# Algebra + Area = A Nice Proof

In my Geometry classes, it is time to work with right triangles. Rather than simply present my students with the Pythagorean Theorem, I decided to have them prove it without them knowing that’s what they were doing.

I based the following activity on a proof I found at Alexander Bogomolny’s very useful site, Cut-The-Knot.

A Proof

1. What is the total area of the four triangles below? (They are all congruent) 2. If the triangles are rearranged into the square pattern below, (a) In terms of a and b, what is the area of the “hole” in the middle?

(b) What is the overall area of the square pattern?

3. How can you use the results of parts 1 and 2 to prove a famous theorem?

I like this proof, because it’s very visual as well as algebra-based. The most challenging part for my students was figuring out the area of the square “hole”. Many assumed the side of the square was 1/2 of a, which is not correct. The satisfaction and excitement they had as they saw the pieces of the proof come together were well worth the effort, though! They were all familiar with the Pythagorean Theorem, but this was the first time any of them had actually proved it.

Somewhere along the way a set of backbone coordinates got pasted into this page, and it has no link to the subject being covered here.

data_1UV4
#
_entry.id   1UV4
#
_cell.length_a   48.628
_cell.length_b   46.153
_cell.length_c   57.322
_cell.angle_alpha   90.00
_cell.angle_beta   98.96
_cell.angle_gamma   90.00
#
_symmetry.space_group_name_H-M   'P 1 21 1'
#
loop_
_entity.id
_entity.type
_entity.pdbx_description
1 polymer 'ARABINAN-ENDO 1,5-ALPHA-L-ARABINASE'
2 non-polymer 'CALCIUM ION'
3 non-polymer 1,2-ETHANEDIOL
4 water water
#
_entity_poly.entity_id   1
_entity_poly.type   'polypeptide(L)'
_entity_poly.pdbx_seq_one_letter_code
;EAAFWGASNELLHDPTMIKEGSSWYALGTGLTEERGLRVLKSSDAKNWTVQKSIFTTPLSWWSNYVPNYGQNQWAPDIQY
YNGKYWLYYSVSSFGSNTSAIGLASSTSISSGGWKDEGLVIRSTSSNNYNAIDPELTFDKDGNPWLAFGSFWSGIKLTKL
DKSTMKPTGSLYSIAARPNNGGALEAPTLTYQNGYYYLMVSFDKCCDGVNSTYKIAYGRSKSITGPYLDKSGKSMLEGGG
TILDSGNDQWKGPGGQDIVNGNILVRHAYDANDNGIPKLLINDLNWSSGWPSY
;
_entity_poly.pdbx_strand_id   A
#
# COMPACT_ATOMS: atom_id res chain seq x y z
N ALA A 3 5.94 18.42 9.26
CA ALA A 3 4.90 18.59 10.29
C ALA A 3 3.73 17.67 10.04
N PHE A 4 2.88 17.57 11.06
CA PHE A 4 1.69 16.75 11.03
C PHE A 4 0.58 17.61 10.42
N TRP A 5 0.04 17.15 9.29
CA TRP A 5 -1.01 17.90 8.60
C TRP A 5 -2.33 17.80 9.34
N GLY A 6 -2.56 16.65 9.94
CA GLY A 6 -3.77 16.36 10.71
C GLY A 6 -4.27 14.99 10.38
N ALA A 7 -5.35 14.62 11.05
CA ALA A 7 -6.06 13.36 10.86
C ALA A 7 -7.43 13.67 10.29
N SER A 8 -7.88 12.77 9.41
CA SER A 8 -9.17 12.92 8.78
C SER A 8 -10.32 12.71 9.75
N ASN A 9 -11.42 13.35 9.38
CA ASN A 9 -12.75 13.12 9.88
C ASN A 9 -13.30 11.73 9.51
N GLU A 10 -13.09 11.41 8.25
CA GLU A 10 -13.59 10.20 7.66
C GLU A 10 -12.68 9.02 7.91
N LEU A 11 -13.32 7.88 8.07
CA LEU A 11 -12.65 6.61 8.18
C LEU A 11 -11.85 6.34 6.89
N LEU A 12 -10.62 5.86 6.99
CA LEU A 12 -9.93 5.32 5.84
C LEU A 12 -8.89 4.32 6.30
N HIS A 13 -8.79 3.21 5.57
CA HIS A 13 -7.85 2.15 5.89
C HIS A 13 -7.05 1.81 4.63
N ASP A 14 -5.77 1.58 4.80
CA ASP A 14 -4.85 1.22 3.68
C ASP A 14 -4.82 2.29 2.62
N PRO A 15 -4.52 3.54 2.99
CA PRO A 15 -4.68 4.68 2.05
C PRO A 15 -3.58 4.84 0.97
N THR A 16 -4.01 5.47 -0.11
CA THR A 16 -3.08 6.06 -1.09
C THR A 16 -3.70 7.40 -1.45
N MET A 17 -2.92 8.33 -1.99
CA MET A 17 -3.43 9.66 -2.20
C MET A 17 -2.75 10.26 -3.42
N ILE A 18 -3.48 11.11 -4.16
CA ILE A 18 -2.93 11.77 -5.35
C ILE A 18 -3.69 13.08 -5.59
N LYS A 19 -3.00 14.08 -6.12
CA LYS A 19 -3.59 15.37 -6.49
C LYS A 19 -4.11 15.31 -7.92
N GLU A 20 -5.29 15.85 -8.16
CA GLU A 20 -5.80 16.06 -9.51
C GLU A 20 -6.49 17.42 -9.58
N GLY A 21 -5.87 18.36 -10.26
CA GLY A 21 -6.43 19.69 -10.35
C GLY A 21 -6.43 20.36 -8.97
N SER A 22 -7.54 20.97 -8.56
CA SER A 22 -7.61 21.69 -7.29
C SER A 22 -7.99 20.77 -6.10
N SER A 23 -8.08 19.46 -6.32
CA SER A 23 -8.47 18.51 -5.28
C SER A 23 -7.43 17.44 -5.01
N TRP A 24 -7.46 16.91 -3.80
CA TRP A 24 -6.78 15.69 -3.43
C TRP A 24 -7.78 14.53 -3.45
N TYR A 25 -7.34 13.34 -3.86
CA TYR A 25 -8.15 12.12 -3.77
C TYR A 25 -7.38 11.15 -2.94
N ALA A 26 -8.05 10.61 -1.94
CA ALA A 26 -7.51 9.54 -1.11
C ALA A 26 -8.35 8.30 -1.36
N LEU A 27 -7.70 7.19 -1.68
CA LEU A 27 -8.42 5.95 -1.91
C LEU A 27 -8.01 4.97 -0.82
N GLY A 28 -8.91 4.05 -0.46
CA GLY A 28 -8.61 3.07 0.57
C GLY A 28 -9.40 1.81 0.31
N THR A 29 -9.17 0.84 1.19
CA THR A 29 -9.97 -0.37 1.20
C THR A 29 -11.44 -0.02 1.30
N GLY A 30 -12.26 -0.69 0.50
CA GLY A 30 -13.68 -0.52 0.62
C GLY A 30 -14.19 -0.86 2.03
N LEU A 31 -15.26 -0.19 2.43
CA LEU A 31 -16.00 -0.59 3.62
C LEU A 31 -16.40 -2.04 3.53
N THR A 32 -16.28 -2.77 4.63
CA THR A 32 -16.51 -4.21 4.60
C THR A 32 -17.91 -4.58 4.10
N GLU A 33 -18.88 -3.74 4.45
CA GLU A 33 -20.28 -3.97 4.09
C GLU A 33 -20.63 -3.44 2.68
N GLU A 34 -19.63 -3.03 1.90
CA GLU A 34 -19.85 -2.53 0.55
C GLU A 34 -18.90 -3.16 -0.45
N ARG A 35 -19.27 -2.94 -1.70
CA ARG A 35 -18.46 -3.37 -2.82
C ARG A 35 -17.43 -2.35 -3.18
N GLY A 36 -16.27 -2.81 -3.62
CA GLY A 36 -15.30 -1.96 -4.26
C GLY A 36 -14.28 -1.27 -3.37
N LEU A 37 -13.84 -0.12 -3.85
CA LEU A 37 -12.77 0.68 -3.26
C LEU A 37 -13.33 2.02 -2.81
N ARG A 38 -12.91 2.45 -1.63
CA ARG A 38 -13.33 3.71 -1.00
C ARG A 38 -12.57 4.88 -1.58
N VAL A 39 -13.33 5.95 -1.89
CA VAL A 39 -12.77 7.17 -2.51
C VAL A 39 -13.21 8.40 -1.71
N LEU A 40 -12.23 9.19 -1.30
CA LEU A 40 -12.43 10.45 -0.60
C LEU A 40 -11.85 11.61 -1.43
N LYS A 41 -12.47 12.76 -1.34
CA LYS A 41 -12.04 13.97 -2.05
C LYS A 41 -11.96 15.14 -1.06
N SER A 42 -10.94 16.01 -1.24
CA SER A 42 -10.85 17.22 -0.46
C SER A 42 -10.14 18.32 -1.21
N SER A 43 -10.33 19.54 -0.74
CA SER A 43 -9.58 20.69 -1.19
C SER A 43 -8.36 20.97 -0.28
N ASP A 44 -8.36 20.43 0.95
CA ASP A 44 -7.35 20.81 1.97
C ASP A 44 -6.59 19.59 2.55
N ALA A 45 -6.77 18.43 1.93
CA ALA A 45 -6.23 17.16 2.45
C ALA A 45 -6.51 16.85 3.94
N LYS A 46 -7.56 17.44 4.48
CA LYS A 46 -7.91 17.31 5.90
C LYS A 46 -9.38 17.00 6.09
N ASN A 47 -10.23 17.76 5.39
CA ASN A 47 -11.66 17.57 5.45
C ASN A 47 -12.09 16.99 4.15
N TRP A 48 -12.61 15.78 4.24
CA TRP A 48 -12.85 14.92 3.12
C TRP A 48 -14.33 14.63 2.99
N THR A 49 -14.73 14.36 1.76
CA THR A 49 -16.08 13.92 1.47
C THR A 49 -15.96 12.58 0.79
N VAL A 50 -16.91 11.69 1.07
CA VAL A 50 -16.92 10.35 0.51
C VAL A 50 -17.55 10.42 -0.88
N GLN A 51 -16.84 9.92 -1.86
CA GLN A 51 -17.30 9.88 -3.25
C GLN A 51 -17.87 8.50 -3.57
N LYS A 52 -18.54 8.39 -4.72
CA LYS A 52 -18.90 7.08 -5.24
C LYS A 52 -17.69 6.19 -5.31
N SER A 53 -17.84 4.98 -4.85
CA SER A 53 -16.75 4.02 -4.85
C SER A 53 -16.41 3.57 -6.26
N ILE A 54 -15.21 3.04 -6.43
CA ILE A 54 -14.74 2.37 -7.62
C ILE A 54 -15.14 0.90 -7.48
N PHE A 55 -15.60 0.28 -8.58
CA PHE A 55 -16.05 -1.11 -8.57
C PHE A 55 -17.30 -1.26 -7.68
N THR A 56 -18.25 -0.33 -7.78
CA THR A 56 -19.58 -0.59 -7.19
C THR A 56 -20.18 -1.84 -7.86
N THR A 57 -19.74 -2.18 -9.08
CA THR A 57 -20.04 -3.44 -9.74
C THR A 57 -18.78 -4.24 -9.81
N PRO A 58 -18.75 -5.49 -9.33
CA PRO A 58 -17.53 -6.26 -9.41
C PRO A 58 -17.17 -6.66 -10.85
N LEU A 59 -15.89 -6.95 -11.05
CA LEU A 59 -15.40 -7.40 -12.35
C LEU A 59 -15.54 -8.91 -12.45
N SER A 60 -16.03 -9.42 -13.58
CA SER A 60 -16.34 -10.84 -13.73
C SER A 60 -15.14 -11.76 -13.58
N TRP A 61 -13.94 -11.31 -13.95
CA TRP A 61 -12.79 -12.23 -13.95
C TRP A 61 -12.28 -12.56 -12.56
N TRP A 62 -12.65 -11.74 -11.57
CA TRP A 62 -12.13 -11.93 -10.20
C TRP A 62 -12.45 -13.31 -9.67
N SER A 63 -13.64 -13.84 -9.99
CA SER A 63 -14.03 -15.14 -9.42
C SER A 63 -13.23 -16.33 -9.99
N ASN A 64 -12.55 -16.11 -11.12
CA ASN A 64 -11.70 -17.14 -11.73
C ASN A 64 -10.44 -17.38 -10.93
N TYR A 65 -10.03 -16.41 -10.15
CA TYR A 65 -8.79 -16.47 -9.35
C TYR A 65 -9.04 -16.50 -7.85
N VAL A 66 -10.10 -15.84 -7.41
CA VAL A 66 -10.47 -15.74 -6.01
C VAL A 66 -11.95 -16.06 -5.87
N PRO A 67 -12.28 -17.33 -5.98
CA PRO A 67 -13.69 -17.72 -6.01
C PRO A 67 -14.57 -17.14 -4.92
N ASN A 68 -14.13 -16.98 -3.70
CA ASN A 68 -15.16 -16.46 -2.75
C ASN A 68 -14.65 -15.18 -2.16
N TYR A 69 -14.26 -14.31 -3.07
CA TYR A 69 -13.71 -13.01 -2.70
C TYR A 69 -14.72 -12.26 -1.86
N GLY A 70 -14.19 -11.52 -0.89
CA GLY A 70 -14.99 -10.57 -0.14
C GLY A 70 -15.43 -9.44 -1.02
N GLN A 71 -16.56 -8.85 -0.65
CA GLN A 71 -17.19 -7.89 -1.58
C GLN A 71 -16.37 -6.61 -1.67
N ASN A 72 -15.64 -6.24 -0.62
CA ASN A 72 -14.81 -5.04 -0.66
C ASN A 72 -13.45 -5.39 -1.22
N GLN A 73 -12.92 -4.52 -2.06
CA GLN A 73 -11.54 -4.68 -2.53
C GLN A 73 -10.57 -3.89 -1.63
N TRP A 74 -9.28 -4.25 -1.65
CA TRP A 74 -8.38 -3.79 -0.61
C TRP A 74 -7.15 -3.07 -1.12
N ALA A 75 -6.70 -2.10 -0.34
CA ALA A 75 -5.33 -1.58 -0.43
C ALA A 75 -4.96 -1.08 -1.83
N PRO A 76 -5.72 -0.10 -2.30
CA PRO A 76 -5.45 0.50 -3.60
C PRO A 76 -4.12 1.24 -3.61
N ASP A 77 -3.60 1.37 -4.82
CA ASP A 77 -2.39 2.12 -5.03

Click here for a pdf of the worksheet and here for the solution.

# Light, Math, & Color: 2014 Edition

For several years now I’ve taught a three-week course on making artglass windows. After learning the basic technique, I ask each student to research a math-related topic and illustrate it with an artglass window. This year’s group did exceptionally good work! The projects ranged from perennial favorites like the Pythagorean Theorem and tessellations to some new topics –  tesseracts, Borromean Rings, and Johnson’s Circle Theorem.

Pictures of their projects are below:

# A Classic Proof of the Pythagorean Theorem

My geometry students all know the Pythagorean Theorem, but they often don’t know why it’s true. Here’s one of my favorite visual proofs of the venerable theorem (I put this together using Geometer’s Sketchpad).